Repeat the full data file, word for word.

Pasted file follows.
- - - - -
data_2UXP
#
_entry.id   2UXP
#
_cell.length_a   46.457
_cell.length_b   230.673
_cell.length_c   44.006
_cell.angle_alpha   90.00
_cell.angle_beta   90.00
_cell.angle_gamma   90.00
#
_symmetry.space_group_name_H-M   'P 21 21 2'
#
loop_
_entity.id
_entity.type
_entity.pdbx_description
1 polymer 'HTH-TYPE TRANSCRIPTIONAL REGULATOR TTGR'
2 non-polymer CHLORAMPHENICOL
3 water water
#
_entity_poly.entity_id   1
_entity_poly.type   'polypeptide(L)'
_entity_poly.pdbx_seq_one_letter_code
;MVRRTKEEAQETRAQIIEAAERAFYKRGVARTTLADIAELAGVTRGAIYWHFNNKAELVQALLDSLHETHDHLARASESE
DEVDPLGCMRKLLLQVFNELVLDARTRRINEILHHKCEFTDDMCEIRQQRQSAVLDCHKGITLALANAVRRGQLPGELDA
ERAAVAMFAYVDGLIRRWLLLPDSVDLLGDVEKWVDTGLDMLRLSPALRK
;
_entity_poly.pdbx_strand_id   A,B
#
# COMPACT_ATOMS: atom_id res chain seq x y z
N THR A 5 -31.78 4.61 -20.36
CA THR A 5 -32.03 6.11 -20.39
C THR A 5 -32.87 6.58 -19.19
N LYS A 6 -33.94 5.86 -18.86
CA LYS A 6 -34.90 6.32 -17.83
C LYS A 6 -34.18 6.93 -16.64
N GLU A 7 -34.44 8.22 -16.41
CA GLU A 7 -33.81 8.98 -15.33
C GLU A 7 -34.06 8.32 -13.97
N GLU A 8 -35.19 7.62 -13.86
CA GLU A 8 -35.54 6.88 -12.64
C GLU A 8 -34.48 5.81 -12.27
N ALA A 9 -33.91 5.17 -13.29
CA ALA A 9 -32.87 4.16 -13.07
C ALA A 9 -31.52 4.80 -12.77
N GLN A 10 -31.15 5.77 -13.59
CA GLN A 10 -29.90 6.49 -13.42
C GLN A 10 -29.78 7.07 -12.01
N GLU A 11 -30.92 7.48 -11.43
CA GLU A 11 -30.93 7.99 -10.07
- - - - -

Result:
data_2UXP
#
_entry.id   2UXP
#
_cell.length_a   46.457
_cell.length_b   230.673
_cell.length_c   44.006
_cell.angle_alpha   90.00
_cell.angle_beta   90.00
_cell.angle_gamma   90.00
#
_symmetry.space_group_name_H-M   'P 21 21 2'
#
loop_
_entity.id
_entity.type
_entity.pdbx_description
1 polymer 'HTH-TYPE TRANSCRIPTIONAL REGULATOR TTGR'
2 non-polymer CHLORAMPHENICOL
3 water water
#
_entity_poly.entity_id   1
_entity_poly.type   'polypeptide(L)'
_entity_poly.pdbx_seq_one_letter_code
;MVRRTKEEAQETRAQIIEAAERAFYKRGVARTTLADIAELAGVTRGAIYWHFNNKAELVQALLDSLHETHDHLARASESE
DEVDPLGCMRKLLLQVFNELVLDARTRRINEILHHKCEFTDDMCEIRQQRQSAVLDCHKGITLALANAVRRGQLPGELDA
ERAAVAMFAYVDGLIRRWLLLPDSVDLLGDVEKWVDTGLDMLRLSPALRK
;
_entity_poly.pdbx_strand_id   A,B
#
# COMPACT_ATOMS: atom_id res chain seq x y z
N THR A 5 -31.78 4.61 -20.36
CA THR A 5 -32.03 6.11 -20.39
C THR A 5 -32.87 6.58 -19.19
N LYS A 6 -33.94 5.86 -18.86
CA LYS A 6 -34.90 6.32 -17.83
C LYS A 6 -34.18 6.93 -16.64
N GLU A 7 -34.44 8.22 -16.41
CA GLU A 7 -33.81 8.98 -15.33
C GLU A 7 -34.06 8.32 -13.97
N GLU A 8 -35.19 7.62 -13.86
CA GLU A 8 -35.54 6.88 -12.64
C GLU A 8 -34.48 5.81 -12.27
N ALA A 9 -33.91 5.17 -13.29
CA ALA A 9 -32.87 4.16 -13.07
C ALA A 9 -31.52 4.80 -12.77
N GLN A 10 -31.15 5.77 -13.59
CA GLN A 10 -29.90 6.49 -13.42
C GLN A 10 -29.78 7.07 -12.01
N GLU A 11 -30.92 7.48 -11.43
CA GLU A 11 -30.93 7.99 -10.07